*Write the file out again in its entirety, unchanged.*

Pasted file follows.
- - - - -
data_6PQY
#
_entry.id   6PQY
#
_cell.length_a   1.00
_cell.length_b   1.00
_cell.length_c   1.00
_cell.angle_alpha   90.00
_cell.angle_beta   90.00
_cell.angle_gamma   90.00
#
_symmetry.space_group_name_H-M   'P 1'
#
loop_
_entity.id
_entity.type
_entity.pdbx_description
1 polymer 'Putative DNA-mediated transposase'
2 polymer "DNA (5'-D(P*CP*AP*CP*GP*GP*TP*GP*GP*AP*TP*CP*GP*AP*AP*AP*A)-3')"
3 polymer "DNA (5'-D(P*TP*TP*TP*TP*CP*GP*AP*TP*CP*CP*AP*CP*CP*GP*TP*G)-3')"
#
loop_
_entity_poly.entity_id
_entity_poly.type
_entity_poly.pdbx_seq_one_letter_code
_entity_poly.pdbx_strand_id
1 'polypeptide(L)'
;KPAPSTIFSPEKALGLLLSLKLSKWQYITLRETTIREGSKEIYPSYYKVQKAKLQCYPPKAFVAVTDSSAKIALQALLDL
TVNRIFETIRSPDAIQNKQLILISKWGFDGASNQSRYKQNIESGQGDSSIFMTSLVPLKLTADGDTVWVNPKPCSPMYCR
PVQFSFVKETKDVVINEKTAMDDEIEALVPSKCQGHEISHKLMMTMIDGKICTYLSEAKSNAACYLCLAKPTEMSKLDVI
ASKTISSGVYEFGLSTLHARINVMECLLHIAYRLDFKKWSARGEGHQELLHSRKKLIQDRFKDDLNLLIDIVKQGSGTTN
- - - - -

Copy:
data_6PQY
#
_entry.id   6PQY
#
_cell.length_a   1.00
_cell.length_b   1.00
_cell.length_c   1.00
_cell.angle_alpha   90.00
_cell.angle_beta   90.00
_cell.angle_gamma   90.00
#
_symmetry.space_group_name_H-M   'P 1'
#
loop_
_entity.id
_entity.type
_entity.pdbx_description
1 polymer 'Putative DNA-mediated transposase'
2 polymer "DNA (5'-D(P*CP*AP*CP*GP*GP*TP*GP*GP*AP*TP*CP*GP*AP*AP*AP*A)-3')"
3 polymer "DNA (5'-D(P*TP*TP*TP*TP*CP*GP*AP*TP*CP*CP*AP*CP*CP*GP*TP*G)-3')"
#
loop_
_entity_poly.entity_id
_entity_poly.type
_entity_poly.pdbx_seq_one_letter_code
_entity_poly.pdbx_strand_id
1 'polypeptide(L)'
;KPAPSTIFSPEKALGLLLSLKLSKWQYITLRETTIREGSKEIYPSYYKVQKAKLQCYPPKAFVAVTDSSAKIALQALLDL
TVNRIFETIRSPDAIQNKQLILISKWGFDGASNQSRYKQNIESGQGDSSIFMTSLVPLKLTADGDTVWVNPKPCSPMYCR
PVQFSFVKETKDVVINEKTAMDDEIEALVPSKCQGHEISHKLMMTMIDGKICTYLSEAKSNAACYLCLAKPTEMSKLDVI
ASKTISSGVYEFGLSTLHARINVMECLLHIAYRLDFKKWSARGEGHQELLHSRKKLIQDRFKDDLNLLIDIVKQGSGTTN